Get-hooked February 4, 2020
Radio Udaan, internet-based community radio for disabled people, is 6 years old
This week Radio Udaan, the popular internet-based community radio station manned by visually impaired people, turned six years old. The station was launched in 2014 to offer a platform for the disabled community in India.
Six months. That’s how long many people gave Radio Udaan, the internet-based community radio manned by visually impaired people when it launched six years ago.
“Similar initiatives in other countries had fallen apart very quickly”, says Danish Mahajan, one of the six co-founders of Radio Udaan. “People made fun of us and said six months down the line, we would be history!”.
Danish and the other founders did not lose heart. “We looked closely at a similar initiative launched in Pakistan because of the cultural and social similarities. They had just songs playing through the day”.
Agenda of empowering the disabled in India
From the beginning, Radio Udaan took on the mantle of empowering the disabled community. It did this with shows like TechCity featuring assistive technologies that enable the disabled community. “We used talking software to develop tutorials for blind people”, says Danish. “This meant listeners had to come to us to stay updated with the latest technologies available”. Other flagship shows that remain popular are Community Colours and the hard hitting Badalta Daur, with a weekly focus on serious issues.
“We talk about issues related to disability in a serious, credible way”, says Danish. “We design such that the community has to come to us for the news”.
Team members came together to battle funding challenges
There are many challenges, chiefly funding. The core team is committed to overcoming this, even contributing money out of their own pockets to keep Radio Udaan alive and kicking.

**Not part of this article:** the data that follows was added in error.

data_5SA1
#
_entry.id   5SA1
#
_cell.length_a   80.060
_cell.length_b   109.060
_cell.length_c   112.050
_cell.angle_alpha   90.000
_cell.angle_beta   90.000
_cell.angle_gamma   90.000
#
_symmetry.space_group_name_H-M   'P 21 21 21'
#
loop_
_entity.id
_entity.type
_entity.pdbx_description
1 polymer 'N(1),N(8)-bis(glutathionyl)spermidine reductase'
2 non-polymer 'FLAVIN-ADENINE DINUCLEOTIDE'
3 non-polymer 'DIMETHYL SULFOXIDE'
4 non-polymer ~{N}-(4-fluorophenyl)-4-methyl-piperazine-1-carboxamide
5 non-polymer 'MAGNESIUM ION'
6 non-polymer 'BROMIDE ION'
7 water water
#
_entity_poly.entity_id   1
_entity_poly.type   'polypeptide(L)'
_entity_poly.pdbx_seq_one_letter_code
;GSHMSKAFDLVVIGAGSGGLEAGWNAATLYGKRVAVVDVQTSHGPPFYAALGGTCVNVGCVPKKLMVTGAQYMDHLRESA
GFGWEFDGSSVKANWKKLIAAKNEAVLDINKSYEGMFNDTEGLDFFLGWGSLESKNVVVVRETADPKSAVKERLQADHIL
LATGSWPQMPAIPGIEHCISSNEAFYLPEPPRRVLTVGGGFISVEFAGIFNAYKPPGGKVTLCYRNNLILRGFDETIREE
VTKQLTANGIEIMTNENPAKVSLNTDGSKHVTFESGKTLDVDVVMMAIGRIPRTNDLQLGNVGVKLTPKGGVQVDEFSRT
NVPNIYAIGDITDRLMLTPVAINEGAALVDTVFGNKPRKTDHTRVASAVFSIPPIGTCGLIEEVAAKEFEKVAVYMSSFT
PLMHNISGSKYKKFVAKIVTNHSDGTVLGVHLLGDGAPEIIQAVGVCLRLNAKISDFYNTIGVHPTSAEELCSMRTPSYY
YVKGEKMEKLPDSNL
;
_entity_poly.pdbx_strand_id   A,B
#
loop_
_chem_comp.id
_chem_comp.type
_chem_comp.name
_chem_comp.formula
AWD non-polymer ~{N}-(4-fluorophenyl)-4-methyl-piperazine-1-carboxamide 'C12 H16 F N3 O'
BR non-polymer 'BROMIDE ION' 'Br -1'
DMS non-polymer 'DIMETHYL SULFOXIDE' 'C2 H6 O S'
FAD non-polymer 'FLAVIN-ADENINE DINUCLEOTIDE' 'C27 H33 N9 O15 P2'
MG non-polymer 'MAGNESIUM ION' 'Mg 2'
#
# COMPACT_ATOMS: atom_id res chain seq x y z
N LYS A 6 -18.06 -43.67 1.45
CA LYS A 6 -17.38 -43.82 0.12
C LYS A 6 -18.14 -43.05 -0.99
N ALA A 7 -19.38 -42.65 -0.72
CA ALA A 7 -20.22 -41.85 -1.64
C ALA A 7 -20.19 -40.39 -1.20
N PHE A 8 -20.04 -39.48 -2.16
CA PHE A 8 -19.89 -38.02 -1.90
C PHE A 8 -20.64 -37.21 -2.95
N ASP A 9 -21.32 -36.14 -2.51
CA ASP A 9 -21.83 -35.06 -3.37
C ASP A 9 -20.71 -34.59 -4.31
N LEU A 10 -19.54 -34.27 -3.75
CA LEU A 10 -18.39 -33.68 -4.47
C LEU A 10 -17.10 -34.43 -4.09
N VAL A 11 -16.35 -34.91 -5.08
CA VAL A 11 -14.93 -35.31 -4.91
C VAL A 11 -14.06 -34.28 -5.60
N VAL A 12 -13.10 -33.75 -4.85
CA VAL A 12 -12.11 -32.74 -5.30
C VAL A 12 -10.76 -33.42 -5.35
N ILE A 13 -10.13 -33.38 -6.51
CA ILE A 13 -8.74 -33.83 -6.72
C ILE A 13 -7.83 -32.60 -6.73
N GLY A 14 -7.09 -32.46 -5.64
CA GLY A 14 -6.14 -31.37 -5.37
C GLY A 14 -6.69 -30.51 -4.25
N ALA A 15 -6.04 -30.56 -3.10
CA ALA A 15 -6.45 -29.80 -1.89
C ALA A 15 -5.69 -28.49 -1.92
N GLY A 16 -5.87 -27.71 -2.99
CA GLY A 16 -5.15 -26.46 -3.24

This dedication and sincerity says Madhu Singhal founder of Bengaluru-based NGO Mitra Jyothi, remains Radio Udaan’s strongest asset. “This was a very new initiative for its time and I like the fact that it involves people from small cities”, says Madhu. “The blind community is always tuned into radio and this is a great way for them to get access to information mainstream radio stations never take up”.
Strong community presence
Radio Udaan has a team of about 30 radio jockeys (RJ) based across India. Among the oldest RJs is Jyoti Malik in Ludhiana. 28-year-old Jyoti is a co-founder as well. “The disability community struggled to access trainings earlier. Thanks to Radio Udaan they can do that from home now”. Jyoti loves how invested the community is in the station. “People love to share their learnings with us and shows that are informative get top ratings”.
30-year-old Rajni Dixit, a visually impaired government schoolteacher in Haryana, is a diehard fan. “We get so caught up in our lives and daily routine and miss out on what’s happening in the disabled community. Thanks to Radio Udaan I know everything”.
Three years ago, Radio Udaan expanded its team to include non-disabled RJs. “The presence of non-disabled RJs like Bansuri, Sakshi and Ruchika Seth has helped make our audience more mainstream”, says Danish. “Their awareness about disability has grown and having them onboard enables greater sensitisation”.
One of Radio Udaan’s most popular events is Udaan Idols, a talent hunt for disabled people. Idols has helped unearth talent in remote parts of India opening up opportunities for the disabled community. “One of show winners Sadika who has multiple disabilities got many opportunities after her win”, says Danish. “Another winner Muskaan went to the United States. Radio Udaan has also been recognised in the India Book of Records. All this is satisfying”.
Going ahead, the Radio Udaan team plans to go more mainstream with content in regional languages and reach out to audiences in rural areas and colleges. All welcome ideas says Madhu. “I really appreciate the work they are doing, and their content is followed by people in different countries which is great. I hope they go even further and expand it to people of diverse disability types”.
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